Digital Adherence Technologies (DATs) support patients around the world and across many different health areas to keep them adherent en successfully complete their treatment.
In high income countries (HICs), DATs are deployed to support clinical research trials, for medication that must be taken on a daily basis such as contraceptives, and for seniors who may struggle to remember to take their medications. In low- and middle-income countries (LMICs), DATs are more often used to target specific disease areas such as HIV and tuberculosis (TB).
These markets are often treated as fully distinct, making it difficult to identify promising technologies that could be used for purposes they weren’t explicitly designed for.
The 2021 Market Landscape for digital adherence technologies takes a wide view of the DAT market to develop a clear picture of the DATs currently in use across geographies and disease areas to evaluate the current ability of the overall DAT market to serve TB and to identify market trends and promising technology areas.
Click the icons to jump to the relevant section:
Conclusions & Market Outlook
Few existing DATs were explicitly designed to target users in middle-or low-income markets to support treatment of infectious diseases.
- Many of the DATs on the market are geared towards clinical trials applications or working directly with specialty pharmacies or home care agencies in high-income settings.
- Notable exceptions of manufacturers in South Africa and India suggests that there is more room to grow the market in LMICs.
A surprising number of DATs designed for high income markets are technologically compatible and affordable for LMICs contexts.
- A number of “high income” DATs were intentionally designed to be low-tech to support elderly populations who have trouble managing their medications.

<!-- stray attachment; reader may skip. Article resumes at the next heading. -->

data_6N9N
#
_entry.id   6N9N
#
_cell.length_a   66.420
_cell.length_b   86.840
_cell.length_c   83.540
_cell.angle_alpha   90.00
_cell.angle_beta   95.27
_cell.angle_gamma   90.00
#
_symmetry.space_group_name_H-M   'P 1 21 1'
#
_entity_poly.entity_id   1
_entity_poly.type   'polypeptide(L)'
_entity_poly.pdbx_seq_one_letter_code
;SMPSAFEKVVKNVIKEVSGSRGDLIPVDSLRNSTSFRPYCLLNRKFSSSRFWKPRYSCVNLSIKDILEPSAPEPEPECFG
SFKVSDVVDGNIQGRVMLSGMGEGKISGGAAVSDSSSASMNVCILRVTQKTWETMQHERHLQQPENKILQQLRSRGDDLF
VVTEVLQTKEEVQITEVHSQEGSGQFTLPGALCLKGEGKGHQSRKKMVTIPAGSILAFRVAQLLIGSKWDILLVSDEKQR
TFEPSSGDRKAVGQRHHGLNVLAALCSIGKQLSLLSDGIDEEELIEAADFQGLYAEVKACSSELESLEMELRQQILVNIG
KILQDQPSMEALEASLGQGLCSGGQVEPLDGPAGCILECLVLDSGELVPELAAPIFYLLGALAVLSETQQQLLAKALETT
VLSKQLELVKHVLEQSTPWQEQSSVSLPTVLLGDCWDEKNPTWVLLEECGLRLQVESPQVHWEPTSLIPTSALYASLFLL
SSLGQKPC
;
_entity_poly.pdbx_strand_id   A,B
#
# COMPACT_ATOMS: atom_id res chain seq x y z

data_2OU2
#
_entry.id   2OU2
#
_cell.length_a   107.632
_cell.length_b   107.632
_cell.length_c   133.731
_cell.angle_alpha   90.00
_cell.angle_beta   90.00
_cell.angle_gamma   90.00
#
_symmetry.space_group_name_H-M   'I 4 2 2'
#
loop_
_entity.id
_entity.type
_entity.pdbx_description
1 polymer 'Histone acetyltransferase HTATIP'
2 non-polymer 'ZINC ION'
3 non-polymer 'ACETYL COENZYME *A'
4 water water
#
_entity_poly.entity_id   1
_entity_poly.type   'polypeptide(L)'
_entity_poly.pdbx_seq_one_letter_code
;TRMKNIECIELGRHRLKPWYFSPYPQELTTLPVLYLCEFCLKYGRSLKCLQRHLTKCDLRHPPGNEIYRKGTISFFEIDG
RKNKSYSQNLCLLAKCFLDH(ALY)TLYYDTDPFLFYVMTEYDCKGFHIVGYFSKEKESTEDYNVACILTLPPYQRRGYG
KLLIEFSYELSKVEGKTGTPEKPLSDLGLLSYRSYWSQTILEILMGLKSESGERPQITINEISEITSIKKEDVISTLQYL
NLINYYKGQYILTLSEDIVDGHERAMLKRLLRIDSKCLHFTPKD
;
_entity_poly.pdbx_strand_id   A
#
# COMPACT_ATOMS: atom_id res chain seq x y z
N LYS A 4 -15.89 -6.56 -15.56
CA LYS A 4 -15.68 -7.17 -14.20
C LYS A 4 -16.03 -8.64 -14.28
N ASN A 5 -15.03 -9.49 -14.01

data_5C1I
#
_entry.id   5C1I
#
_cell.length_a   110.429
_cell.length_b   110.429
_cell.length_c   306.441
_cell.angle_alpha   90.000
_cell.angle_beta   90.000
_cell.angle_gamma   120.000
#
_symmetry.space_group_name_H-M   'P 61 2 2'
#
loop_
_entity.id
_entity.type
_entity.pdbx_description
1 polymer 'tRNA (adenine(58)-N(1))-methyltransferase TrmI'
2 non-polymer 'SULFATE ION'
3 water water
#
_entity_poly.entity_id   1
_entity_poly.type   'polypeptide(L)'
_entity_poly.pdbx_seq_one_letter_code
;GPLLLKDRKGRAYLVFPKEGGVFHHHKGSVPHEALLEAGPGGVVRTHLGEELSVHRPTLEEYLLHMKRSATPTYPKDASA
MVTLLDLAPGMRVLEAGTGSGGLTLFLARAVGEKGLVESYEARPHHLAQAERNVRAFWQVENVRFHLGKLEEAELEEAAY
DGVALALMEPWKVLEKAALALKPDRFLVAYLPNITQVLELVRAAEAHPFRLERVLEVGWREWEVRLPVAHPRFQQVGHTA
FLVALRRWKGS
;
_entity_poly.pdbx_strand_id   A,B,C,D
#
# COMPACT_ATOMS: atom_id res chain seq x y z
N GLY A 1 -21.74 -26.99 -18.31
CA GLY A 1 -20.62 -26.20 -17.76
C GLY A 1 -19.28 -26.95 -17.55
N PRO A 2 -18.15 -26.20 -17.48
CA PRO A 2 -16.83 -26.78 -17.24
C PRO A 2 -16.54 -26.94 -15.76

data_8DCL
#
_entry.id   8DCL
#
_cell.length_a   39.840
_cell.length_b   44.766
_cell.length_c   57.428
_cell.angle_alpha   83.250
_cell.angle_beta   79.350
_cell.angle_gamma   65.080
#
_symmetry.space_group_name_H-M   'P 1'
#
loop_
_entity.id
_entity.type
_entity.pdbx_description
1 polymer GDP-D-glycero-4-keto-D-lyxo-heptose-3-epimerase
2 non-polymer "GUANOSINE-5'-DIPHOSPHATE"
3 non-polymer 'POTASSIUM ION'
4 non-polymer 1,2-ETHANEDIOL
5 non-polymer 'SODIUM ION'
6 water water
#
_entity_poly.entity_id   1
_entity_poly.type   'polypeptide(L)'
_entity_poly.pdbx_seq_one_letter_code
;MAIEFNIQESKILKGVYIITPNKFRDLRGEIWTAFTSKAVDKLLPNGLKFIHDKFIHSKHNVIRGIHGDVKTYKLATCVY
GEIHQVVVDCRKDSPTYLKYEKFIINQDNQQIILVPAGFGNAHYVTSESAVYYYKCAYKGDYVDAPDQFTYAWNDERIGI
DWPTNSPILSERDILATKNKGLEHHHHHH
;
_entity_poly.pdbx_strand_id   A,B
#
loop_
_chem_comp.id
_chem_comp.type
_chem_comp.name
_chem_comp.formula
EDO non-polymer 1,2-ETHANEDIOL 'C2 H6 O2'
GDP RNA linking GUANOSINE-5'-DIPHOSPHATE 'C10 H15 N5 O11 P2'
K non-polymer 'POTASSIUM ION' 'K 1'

- Similar prices among some DATs marketed for high income countries and LMICs suggests opportunities to bring down costs as the technologies proliferate and scale is realized.
A big challenge in adopting several DATs is that they are not designed for the blistered packaging used for TB.
- Despite this challenge, some manufacturers reported an interest in adapting their pill bottle technology to other container types.
Sustainability in the future will depend on developing and identifying products that can serve both the TB market as well as other health markets.
- Products that can bridge the gap between TB and broader use cases point out one potential direction for the market.
- Specific products covered in this assessment are designed for blister packs beyond TB indications such as birth control, while others can accommodate a wide range of medications.
- These products have multiple paths to scale, making them a potentially appealing option for the TB market.
A total of 19 DATs were evaluated, representing eight different types of DATs and target markets with varying income levels.
All DATs were evaluated based on two categories, which together comprise a DAT product’s ability to serve the TB market in LMICs
- Fit for Purpose is focused on the conditions a DAT will be used within, including factors such as human and technological requirements. Is the DAT well-suited to environmental considerations often characteristic of LMICs?
- Technical Specifications relates to the product design elements of the DAT. Does the product have the necessary technical qualities to serve its purpose?
Fit for purpose
A product’s ability to serve the TB market in low- to middle-income countries is predicated upon its technical qualities and characteristics (technical specifications) and capacity to serve TB-affected individuals in LMICs (fit for purpose).
Most products score highly across Technical Specifications categories, suggesting that a high number of DATs meet the requisite technical features to function effectively for adherence support.